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What Does "Weight on Bit" Mean?

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  • Written By: Paul Scott
  • Edited By: E. E. Hubbard
  • Last Modified Date: 05 September 2016
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"Weight on bit" is a quantitative term used to express the amount of weight or force placed on the drill bit at the bottom of an oil well by the lowering of the drillstring and collars onto the bit. To cut rock, the drill bits used in these operations are forced against the bottom of the wellbore by the weight of the entire drillstring and, in particular, specially-designed, heavy tube sections known as drill collars. When the entire assembly is still suspended from the derrick, it is weighed and the weight noted. The string is then carefully lowered until the bit is on the bottom of the wellbore. From that point onward, the suspended drillstring weight is carefully monitored as it is progressively lowered, the decrease in the initial reading as the drill bit takes the weight of the collars and string being designated as the "weight on bit."

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To understand the concept of weight on bit, the difference in applied force between conventional drilling and oil well drilling has to be understood. For example, to drill a hole through a piece of timber with a normal household electric drill, the handyman exerts direct pressure on the drill, and consequently on the tip of the drill bit, by pushing against it. In the case of deep drilling of wells and boreholes, this type of action is not practical. In these instances, the drill bit is lowered to the bottom of the wellbore where it is forced against the bottom face of the hole by steadily lowering weights onto it as it rotates. The amount of weight added to the drill bit section of the drillstring is known as "weight on bit."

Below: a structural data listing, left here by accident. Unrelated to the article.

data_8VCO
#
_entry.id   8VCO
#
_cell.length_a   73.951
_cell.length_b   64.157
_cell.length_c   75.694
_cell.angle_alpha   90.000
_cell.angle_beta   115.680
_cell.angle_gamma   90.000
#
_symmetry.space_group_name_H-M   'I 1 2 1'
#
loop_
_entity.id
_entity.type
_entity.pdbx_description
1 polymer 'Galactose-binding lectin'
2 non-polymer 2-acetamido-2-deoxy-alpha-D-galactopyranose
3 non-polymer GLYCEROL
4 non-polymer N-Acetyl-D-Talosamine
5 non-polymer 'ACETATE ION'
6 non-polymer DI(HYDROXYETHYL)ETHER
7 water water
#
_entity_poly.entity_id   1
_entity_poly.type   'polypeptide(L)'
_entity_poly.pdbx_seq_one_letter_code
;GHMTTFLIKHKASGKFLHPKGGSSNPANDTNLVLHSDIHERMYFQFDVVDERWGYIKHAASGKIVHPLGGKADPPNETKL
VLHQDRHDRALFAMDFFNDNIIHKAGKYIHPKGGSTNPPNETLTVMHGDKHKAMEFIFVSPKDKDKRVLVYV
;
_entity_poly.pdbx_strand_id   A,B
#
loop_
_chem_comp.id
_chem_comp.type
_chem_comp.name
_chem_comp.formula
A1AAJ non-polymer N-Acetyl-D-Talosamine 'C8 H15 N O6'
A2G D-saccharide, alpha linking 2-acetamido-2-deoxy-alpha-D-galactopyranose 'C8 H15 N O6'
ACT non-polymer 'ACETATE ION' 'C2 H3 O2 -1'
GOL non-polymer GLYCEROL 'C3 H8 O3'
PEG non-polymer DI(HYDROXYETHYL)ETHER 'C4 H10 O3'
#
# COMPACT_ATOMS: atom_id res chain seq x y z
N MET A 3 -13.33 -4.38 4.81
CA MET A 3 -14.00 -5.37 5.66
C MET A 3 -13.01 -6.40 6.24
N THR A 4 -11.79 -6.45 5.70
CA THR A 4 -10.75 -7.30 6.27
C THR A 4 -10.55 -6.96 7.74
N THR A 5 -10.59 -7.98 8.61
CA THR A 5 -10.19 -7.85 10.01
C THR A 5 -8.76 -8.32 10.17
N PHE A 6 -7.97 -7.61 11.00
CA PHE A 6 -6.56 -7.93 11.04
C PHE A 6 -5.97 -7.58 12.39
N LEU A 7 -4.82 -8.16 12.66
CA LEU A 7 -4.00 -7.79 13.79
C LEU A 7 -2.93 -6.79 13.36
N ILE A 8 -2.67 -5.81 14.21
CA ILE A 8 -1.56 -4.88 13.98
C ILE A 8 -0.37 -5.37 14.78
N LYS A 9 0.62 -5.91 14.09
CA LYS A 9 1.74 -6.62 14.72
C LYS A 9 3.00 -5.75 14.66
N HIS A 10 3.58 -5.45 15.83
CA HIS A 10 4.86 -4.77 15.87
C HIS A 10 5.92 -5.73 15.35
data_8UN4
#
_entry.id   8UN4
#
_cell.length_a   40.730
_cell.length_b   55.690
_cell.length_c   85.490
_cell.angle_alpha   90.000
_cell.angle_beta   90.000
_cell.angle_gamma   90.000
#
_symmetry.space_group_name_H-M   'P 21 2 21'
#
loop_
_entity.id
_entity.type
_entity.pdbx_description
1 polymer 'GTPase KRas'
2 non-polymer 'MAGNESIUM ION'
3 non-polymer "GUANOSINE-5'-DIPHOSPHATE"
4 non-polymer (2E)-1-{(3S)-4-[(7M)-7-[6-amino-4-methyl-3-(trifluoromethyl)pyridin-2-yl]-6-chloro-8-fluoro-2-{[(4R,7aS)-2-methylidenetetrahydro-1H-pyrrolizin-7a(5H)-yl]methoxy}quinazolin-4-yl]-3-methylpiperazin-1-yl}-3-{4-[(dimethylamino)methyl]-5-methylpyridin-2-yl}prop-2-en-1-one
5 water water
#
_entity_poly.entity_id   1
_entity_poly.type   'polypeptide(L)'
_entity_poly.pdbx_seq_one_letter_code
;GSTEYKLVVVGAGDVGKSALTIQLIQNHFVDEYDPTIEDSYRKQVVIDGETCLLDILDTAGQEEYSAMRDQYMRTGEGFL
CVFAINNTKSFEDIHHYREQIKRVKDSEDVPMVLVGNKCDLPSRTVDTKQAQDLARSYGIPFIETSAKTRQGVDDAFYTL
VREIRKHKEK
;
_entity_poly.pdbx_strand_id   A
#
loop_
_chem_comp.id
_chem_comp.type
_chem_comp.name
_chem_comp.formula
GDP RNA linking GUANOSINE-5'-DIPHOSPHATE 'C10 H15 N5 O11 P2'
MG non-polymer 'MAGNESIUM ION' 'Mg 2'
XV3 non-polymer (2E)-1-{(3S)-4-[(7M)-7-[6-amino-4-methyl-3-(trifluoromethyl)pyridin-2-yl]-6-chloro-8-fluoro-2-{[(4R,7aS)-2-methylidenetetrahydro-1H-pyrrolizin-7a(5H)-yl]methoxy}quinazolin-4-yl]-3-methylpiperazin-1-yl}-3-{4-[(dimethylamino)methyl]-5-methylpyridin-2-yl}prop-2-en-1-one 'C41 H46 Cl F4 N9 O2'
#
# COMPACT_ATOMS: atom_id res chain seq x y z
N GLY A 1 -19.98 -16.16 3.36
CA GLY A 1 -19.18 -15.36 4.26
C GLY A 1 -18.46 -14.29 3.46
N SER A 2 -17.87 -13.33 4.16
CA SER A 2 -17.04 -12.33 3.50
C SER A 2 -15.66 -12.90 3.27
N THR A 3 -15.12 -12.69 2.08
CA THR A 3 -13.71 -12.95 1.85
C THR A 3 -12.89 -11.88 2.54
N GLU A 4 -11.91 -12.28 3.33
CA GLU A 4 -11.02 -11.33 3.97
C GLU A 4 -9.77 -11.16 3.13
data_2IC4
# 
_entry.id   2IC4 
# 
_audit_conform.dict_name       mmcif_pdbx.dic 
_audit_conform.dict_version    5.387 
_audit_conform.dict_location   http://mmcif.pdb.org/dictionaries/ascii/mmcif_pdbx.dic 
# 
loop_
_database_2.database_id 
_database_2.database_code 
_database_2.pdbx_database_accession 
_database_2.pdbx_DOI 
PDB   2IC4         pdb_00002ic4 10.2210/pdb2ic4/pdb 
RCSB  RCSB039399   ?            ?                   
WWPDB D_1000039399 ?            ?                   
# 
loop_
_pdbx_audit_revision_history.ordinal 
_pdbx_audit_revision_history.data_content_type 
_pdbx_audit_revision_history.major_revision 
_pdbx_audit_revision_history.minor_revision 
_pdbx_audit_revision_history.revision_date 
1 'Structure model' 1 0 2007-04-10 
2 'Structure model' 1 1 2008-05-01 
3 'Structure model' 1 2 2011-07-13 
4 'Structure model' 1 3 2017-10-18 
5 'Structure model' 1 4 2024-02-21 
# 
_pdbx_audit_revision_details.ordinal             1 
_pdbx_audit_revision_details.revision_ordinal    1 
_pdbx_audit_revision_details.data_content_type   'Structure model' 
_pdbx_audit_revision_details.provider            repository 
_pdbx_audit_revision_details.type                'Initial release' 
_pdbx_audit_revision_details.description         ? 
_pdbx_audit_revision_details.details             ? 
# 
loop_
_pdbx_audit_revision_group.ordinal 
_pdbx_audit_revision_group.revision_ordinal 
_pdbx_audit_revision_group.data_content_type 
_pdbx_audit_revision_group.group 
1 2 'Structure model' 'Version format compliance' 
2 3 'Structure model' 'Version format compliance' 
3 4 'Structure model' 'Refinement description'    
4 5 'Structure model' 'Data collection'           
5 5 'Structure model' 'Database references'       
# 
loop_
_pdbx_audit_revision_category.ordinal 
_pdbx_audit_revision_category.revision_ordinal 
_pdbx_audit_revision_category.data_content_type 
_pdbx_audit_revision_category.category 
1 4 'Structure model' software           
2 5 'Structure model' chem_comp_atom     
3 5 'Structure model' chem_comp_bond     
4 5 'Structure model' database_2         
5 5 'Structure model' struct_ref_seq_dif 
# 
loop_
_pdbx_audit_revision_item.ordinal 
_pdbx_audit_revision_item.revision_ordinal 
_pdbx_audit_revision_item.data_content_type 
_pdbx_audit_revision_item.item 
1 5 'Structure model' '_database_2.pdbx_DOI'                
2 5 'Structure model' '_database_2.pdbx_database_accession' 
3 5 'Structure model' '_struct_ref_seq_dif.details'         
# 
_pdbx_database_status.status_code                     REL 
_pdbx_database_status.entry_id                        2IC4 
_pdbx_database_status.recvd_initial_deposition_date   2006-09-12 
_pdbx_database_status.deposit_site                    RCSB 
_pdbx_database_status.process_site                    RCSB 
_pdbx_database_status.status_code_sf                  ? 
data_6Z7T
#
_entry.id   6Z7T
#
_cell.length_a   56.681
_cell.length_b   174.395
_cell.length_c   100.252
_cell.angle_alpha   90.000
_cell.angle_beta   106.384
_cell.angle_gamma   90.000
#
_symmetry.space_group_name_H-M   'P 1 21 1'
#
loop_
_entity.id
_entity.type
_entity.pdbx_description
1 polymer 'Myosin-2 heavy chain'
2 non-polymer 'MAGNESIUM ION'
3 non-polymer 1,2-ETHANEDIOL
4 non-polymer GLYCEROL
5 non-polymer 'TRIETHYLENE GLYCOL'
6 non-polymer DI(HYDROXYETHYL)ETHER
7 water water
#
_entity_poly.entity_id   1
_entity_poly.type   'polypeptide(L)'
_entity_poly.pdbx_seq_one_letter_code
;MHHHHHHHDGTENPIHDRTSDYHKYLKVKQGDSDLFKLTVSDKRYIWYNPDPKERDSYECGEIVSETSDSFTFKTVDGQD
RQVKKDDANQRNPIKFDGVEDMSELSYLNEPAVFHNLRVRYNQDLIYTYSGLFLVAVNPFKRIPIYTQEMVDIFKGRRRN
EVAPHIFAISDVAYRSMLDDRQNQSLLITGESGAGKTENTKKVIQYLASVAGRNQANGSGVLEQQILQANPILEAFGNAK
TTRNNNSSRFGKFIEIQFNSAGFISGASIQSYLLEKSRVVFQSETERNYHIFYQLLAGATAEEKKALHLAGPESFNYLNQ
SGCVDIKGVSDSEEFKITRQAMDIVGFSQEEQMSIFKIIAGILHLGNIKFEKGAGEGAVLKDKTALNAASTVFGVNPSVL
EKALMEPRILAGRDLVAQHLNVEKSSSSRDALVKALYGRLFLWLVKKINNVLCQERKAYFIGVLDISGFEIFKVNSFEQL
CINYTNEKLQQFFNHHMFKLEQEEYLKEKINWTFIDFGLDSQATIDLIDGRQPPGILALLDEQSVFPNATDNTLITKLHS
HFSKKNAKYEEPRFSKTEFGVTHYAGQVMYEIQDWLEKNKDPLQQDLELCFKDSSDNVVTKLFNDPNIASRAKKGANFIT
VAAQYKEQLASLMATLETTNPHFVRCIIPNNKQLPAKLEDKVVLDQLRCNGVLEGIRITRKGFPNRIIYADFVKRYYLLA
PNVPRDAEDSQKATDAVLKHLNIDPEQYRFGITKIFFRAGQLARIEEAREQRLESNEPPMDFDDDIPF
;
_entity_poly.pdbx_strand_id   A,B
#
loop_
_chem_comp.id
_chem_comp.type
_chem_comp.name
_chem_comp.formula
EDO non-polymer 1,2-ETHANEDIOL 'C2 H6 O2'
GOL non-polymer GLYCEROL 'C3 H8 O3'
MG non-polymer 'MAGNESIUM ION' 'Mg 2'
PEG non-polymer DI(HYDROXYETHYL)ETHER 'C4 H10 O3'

To achieve this rather complex operation, the entire drillstring, consisting of the drill bit section, drill pipe, and drill collars, is suspended with the bit off of the bottom of the wellbore. The exact weight of the combined assembly is carefully noted and the string lowered until the bit is just on the bottom of the hole. Obviously, as the string is lowered, some more the drill bit starts to take up a portion of the drillstring weight, with a corresponding drop in the suspended weight. If, for instance, the initial suspended weight was 200,000 lbs (90,718 kg) and the reading once some of the weight is on the bit is 150,000 lbs (68,038 kg), then the weight-on-bit value is 50,000 lbs (22,679 kg).

These readings are typically taken from a drillstring weight indicator located on the drill platform. Some indicators are simple single-scale instruments that require the operator to continually calculate the weight on bit values as in the example in the previous paragraph. Others are a little more functional and feature dual scales — a primary scale that indicates suspended weight and a secondary scale for bit weight. The secondary scale is zeroed once the bit bottoms out and basically reads backward as the suspended weight decreases, with operators then simply reading the weight-on-bit values directly from it. Alternately, measurement while drilling (MWD) sensors located downhole just above the bit section can also be used to send more accurate weight-on-bit values to a surface readout interface.

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